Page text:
AUGUSTA, Maine (NEWS CENTER) — Gov. Paul LePage said Tuesday that he plans to ask Maine people to pressure the Legislature to pass his income tax cut proposal.

The tax reduction is part of the $6.8 billion budget package the governor released last Friday.

The legislature has cut income taxes twice since Gov. LePage took office, but some lawmakers are predicting this cut could face the biggest Legislative fight yet. That’s because it would basically neutralize the 3 percent tax surcharge on higher incomes that was passed by voters in November and was supported by most Democrats.

Republicans and LePage, however, argue the new high tax on top incomes will be bad for Maine.

“I want to make Maine prosperous,” LePage said. “You can’t make Maine prosperous if you have the second highest tax structure in the country.”

Democrats say it’s about improving education and making sure the wealthy pay their fair share.

“It’s going to be difficult for us to adopt a third round of income tax cuts when we are concerned with balancing the budget, with making sure public schools have enough funding, making sure property taxes stay low,” said Assistant Senate Minority Leader Nate Libby, D-Lewiston.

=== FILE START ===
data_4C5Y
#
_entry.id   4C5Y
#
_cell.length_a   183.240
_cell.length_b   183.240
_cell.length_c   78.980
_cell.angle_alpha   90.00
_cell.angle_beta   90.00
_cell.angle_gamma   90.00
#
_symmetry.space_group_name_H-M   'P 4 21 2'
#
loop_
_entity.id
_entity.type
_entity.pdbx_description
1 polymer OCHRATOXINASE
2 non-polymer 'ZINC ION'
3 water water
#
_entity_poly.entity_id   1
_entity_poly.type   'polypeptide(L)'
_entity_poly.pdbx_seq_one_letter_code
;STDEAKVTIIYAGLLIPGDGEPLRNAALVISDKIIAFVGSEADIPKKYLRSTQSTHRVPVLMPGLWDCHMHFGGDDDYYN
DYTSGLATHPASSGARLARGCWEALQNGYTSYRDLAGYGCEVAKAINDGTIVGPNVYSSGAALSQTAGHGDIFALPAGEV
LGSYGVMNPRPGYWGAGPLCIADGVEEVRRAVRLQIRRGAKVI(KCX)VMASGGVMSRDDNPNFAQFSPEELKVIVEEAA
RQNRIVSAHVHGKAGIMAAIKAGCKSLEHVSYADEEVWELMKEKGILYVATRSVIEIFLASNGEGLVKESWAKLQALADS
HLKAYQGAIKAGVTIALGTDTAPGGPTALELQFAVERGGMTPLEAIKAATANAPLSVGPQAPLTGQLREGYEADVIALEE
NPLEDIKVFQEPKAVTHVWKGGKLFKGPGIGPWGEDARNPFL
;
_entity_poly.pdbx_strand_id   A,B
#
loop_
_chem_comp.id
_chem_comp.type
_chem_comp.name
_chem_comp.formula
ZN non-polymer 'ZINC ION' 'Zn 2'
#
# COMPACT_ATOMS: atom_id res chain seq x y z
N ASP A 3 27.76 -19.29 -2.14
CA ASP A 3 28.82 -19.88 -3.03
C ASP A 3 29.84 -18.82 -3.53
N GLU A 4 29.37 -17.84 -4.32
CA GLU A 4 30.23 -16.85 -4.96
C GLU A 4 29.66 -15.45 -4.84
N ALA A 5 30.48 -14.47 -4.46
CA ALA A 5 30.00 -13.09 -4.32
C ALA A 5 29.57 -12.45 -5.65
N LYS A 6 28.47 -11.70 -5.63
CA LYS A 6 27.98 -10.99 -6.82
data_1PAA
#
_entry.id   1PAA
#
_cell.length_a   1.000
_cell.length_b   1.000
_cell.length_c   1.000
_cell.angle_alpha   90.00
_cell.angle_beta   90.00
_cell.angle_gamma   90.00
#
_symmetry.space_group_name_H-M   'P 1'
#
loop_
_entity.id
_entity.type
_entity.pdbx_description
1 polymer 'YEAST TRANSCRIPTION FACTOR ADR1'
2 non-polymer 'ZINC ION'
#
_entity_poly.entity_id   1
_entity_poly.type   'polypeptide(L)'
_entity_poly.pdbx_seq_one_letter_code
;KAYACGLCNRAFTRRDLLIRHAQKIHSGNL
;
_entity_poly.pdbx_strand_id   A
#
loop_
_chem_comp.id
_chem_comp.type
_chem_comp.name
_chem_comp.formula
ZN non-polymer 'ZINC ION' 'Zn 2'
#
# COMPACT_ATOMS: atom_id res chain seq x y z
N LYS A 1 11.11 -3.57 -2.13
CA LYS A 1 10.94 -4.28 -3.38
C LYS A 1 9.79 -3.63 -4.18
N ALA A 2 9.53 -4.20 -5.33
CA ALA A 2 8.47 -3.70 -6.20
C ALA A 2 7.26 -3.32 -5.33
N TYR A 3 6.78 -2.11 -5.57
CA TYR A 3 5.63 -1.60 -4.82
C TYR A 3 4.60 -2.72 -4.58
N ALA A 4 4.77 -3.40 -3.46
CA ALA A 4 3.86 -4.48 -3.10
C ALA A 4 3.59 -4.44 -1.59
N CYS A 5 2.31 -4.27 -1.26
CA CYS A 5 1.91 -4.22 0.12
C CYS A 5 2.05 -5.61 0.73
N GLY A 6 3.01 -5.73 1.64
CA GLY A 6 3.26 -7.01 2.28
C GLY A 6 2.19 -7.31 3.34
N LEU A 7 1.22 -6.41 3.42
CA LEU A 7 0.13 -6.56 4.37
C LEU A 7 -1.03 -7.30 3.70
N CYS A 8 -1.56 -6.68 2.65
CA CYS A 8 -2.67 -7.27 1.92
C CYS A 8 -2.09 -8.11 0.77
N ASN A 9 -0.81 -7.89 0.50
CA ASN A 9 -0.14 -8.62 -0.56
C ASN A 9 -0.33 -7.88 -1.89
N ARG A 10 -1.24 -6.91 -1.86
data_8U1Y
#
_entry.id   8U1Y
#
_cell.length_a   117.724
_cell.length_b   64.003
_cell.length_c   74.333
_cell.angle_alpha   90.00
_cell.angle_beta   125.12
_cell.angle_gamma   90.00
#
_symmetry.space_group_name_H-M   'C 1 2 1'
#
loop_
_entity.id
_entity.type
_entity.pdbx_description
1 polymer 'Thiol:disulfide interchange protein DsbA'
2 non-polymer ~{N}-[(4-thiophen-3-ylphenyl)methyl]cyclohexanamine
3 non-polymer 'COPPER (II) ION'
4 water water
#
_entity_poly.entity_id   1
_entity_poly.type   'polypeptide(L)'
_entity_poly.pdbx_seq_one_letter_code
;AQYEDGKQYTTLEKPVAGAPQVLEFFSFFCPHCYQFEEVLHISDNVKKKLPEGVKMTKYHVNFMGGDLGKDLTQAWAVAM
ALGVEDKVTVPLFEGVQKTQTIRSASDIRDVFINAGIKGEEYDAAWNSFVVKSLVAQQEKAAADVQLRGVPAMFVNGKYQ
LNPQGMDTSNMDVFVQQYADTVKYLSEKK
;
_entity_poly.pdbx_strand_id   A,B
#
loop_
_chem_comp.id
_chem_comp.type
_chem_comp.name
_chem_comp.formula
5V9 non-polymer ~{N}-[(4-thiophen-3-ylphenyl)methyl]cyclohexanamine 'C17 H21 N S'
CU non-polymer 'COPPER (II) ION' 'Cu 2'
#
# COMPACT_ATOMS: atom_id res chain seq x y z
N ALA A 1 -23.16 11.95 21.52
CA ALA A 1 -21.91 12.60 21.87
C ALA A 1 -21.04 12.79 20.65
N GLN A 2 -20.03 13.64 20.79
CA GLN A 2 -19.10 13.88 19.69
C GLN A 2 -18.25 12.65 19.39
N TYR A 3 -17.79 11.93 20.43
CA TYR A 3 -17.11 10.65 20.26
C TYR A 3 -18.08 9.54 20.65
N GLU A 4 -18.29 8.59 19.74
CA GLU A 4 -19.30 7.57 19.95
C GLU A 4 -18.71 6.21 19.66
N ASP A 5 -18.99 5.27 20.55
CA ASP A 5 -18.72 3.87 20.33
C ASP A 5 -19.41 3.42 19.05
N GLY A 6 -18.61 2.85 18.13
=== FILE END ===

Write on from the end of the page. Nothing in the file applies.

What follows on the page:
His Republican counterpart, Sen. Andre Cushing, R-Newport, said the GOP senators want to find a way to reduce what they see as the harmful impact of the 3 percent surtax, although he did not specifically endorse LePage’s proposal.

“I think out caucus recognizes, as do colleagues on the other side of the aisle, that this referendum went a little too far without taking into account the impact it would have, adversely, on this state,” Sen. Cushing said.

LePage said he hopes Republicans will “show they’re Republicans” and support his tax cut.

Leaders of the Taxation Committee said they may begin public hearings on the plan by the end of January.

WATCH: NEWS CENTER political analysts on LePage's fight on taxes